Built between 1928-30, Villa Tungendhat stands today as a perfect assimilation of the creative genius, craftsmanship and design aesthetic of the architect Mies Van der Rohe. Long before he left for Chicago, this man was given creative freedom to create a home using all his then modern bauhaus ideas. It was the reason for my visit to Brno, Czech Republic, where this amazing property stands among other comparatively ordinary but lovely homes in a nice neighborhood in the hills above the City.
The home feels as modern today, as it certainly must have then. From automated retracting glass windows, to walls of ebony wood and other precious materials, no detail was overlooked. Even the finishes on something as mundane as closet drawers, window coverings and use of linoleum for floors in the main space all serve to create a perfect union of form and function. And the furniture. Everyone knows I covet a Barcelona Chair.
The home implemented a steel load bearing structure allowing for open design, hot air heating and cooling system, electric windows, and a photocell at the entrance. This is unique today, but in 1928? A marvel.
More Info: http://www.tugendhat.eu/en/villa-tugendhat/the-architect.html
HOTEL: We stayed in the K+K Hotel Picasso 4* Superior, Passeig de Picasso, 26-30 Ciutat Vella 08003 Barcelona. 3 nights ran @ $492 which was a great deal.
Pluses: It's in the Borne District (quieter than Gotic with charm and convenience), easy to get to from the airport (it's right between Estacio de Franca train station and Arc de Triomf Line 1 metro stop), close to one of Barcelona’s best bars El Bar de l’Antic Teatre. It has a fantastic buffet breakfast ( important if you're an early riser and want more than coffee and a pastry. Why? Breakfasts aren't a big deal in Spain, and most cafes open after 10 am). The hotel is right across from the Parc de la Ciutadella, and easy walk to everything. The public rooms at the hotel are lovely, even a guitar for your use.
Minuses: Don't expect big rooms, but great staff and public spaces make up for it.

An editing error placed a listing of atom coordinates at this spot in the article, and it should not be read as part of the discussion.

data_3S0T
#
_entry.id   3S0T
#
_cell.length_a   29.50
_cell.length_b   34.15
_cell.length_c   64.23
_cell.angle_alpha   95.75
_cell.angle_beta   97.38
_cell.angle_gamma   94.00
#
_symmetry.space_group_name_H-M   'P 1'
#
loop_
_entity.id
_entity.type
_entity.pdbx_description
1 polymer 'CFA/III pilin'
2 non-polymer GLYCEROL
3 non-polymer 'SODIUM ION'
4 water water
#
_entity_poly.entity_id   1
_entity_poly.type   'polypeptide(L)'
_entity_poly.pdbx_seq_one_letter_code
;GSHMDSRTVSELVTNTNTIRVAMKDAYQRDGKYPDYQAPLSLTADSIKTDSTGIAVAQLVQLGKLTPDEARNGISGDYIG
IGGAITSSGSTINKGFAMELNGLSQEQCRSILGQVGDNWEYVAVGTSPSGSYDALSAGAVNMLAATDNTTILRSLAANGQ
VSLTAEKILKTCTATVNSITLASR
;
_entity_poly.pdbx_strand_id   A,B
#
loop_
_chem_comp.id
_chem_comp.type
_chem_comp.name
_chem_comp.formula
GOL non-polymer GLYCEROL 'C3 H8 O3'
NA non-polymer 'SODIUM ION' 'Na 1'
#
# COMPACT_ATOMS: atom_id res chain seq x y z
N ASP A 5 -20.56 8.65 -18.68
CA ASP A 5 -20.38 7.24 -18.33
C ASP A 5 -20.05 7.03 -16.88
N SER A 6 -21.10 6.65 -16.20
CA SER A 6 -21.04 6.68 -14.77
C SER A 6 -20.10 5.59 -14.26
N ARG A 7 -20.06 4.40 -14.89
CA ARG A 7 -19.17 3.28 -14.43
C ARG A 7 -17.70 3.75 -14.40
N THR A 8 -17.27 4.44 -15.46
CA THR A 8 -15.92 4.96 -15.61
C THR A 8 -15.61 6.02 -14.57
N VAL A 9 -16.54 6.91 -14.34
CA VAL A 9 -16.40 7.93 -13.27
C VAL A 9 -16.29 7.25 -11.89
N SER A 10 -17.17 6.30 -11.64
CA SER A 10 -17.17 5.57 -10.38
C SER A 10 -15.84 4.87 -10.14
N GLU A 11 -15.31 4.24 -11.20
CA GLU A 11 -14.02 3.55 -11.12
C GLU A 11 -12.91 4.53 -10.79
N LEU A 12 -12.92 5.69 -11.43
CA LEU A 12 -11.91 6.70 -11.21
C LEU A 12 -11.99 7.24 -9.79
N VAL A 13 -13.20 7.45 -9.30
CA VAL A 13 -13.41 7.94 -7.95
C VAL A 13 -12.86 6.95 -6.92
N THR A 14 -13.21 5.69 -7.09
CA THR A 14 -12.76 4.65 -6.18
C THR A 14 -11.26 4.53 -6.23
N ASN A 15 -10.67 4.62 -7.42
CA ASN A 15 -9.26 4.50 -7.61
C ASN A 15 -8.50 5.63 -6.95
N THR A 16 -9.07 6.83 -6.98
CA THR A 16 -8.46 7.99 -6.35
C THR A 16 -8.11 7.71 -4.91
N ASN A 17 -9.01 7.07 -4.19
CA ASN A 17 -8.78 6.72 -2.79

WHAT'S the WHAT: Restaurants: Lunch is between 1 and 4 pm. Dinner is between 8 pm and midnight.
Thanks to Norwegian Airlines I found some ridiculously cheap tickets from Oakland, California to Barcelona and out of Malaga for the return. Perfect. The plan was Spain from one coast to the other! I convinced my oldest son to join me. Here is an overview of the trip. For details on specific cities, click on the links below.
From Barcelona to Malaga hitting 3 separate parts of the coastline in 14 days. We rented a car on our last day in Barcelona and drove it to Granada. Then we took the bus to Malaga (An easy trip, buses depart every half hour). It gave us more flexibility in our travel, but was quite expensive compared to train or bus travel. Your choice!
BARCELONA 3 days
Day Trip to Montserrat Option
BILBAO 1 day
MADRID 2 days
TOLEDO 1 Day
CORDOBA 1 day
SEVILLE 2 days
Ronda - Day Trip
GRANADA 2 days
MALAGA 2 days
Go before they are on the €uro, or members in the EU and the prices skyrocket. Go while they have not burned out on tourists - who despite our best behavior, can wear down the most hospitable of hosts. To me, it has the best of Italy and Greece combined. Go, Go , Go.
Croatia has got so many things going for it, I can't even begin to list them all.
We drove from Barcelona to Bilbao via Pamplona. You could just as easily fly, but the road was easy and the views were beautiful.
We rented a Hertz - Compact 4/5-Door Car Manual. and picked it up at Calle Viriat 45, Barcelona, It was $167 with $88 in additional comprehensive insurance. Barcelona to Pamplona took about 5 hours and we arrived @1 pm. We had lunch and a walkabout. We left Pamplona around 3 pm and arrived in Bilbao @ 5pm. The terrain changes dramatically when you head over the mountains into Bilbao. It is green and lush and beautiful. Down down you head into the City of Bilbao along The Nervión river (Basque: Nerbioi) which runs through the city of Bilbao into the Cantabrian Sea (Bay of Biscay).
"A travel gene? Who knew genes can compel some of us to wander the earth, seek new adventure and hate to sit still? In my family we referred to it as "ants-in-the-pants". Well now new science and migratory history explains that some of the human population is just naturally coded to "get up and go". All thanks to ADD and long alleles.
This is possibly the best news ever ... for me.